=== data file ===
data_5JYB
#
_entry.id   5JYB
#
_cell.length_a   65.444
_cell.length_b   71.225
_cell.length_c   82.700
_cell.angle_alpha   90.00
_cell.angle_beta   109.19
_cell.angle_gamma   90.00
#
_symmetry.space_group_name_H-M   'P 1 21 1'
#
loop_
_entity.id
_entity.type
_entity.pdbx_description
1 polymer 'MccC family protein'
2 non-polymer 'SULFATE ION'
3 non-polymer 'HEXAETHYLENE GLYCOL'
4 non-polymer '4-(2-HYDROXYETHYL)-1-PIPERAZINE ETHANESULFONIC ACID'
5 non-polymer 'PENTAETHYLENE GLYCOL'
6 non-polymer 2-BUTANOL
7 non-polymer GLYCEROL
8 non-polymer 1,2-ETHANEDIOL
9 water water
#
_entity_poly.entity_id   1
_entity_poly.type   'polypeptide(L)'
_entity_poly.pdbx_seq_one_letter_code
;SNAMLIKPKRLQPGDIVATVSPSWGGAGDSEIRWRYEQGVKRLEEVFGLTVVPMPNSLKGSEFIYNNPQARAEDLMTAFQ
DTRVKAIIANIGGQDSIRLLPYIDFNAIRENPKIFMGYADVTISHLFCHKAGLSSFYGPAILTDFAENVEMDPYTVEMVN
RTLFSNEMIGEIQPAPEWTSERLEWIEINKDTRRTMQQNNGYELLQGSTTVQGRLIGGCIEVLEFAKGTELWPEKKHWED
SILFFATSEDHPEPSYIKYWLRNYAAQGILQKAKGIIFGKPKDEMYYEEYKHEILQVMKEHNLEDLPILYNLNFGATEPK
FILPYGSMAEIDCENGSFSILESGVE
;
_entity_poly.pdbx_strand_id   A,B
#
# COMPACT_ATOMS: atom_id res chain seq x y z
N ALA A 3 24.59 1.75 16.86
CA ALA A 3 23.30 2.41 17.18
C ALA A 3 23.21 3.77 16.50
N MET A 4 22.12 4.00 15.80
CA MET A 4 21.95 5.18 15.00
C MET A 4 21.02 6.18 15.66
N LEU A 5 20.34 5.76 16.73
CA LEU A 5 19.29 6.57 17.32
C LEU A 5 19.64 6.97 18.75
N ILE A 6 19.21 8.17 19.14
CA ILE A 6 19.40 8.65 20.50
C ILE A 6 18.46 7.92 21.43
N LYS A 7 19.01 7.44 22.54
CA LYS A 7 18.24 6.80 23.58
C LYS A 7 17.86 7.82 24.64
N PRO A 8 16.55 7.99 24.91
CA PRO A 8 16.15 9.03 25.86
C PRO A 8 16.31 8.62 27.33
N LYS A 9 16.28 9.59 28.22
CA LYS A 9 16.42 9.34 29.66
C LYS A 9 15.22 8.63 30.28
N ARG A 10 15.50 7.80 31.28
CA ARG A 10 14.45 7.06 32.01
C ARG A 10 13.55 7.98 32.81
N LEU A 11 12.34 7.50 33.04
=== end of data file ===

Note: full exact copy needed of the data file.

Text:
data_5JYB
#
_entry.id   5JYB
#
_cell.length_a   65.444
_cell.length_b   71.225
_cell.length_c   82.700
_cell.angle_alpha   90.00
_cell.angle_beta   109.19
_cell.angle_gamma   90.00
#
_symmetry.space_group_name_H-M   'P 1 21 1'
#
loop_
_entity.id
_entity.type
_entity.pdbx_description
1 polymer 'MccC family protein'
2 non-polymer 'SULFATE ION'
3 non-polymer 'HEXAETHYLENE GLYCOL'
4 non-polymer '4-(2-HYDROXYETHYL)-1-PIPERAZINE ETHANESULFONIC ACID'
5 non-polymer 'PENTAETHYLENE GLYCOL'
6 non-polymer 2-BUTANOL
7 non-polymer GLYCEROL
8 non-polymer 1,2-ETHANEDIOL
9 water water
#
_entity_poly.entity_id   1
_entity_poly.type   'polypeptide(L)'
_entity_poly.pdbx_seq_one_letter_code
;SNAMLIKPKRLQPGDIVATVSPSWGGAGDSEIRWRYEQGVKRLEEVFGLTVVPMPNSLKGSEFIYNNPQARAEDLMTAFQ
DTRVKAIIANIGGQDSIRLLPYIDFNAIRENPKIFMGYADVTISHLFCHKAGLSSFYGPAILTDFAENVEMDPYTVEMVN
RTLFSNEMIGEIQPAPEWTSERLEWIEINKDTRRTMQQNNGYELLQGSTTVQGRLIGGCIEVLEFAKGTELWPEKKHWED
SILFFATSEDHPEPSYIKYWLRNYAAQGILQKAKGIIFGKPKDEMYYEEYKHEILQVMKEHNLEDLPILYNLNFGATEPK
FILPYGSMAEIDCENGSFSILESGVE
;
_entity_poly.pdbx_strand_id   A,B
#
# COMPACT_ATOMS: atom_id res chain seq x y z
N ALA A 3 24.59 1.75 16.86
CA ALA A 3 23.30 2.41 17.18
C ALA A 3 23.21 3.77 16.50
N MET A 4 22.12 4.00 15.80
CA MET A 4 21.95 5.18 15.00
C MET A 4 21.02 6.18 15.66
N LEU A 5 20.34 5.76 16.73
CA LEU A 5 19.29 6.57 17.32
C LEU A 5 19.64 6.97 18.75
N ILE A 6 19.21 8.17 19.14
CA ILE A 6 19.40 8.65 20.50
C ILE A 6 18.46 7.92 21.43
N LYS A 7 19.01 7.44 22.54
CA LYS A 7 18.24 6.80 23.58
C LYS A 7 17.86 7.82 24.64
N PRO A 8 16.55 7.99 24.91
CA PRO A 8 16.15 9.03 25.86
C PRO A 8 16.31 8.62 27.33
N LYS A 9 16.28 9.59 28.22
CA LYS A 9 16.42 9.34 29.66
C LYS A 9 15.22 8.63 30.28
N ARG A 10 15.50 7.80 31.28
CA ARG A 10 14.45 7.06 32.01
C ARG A 10 13.55 7.98 32.81
N LEU A 11 12.34 7.50 33.04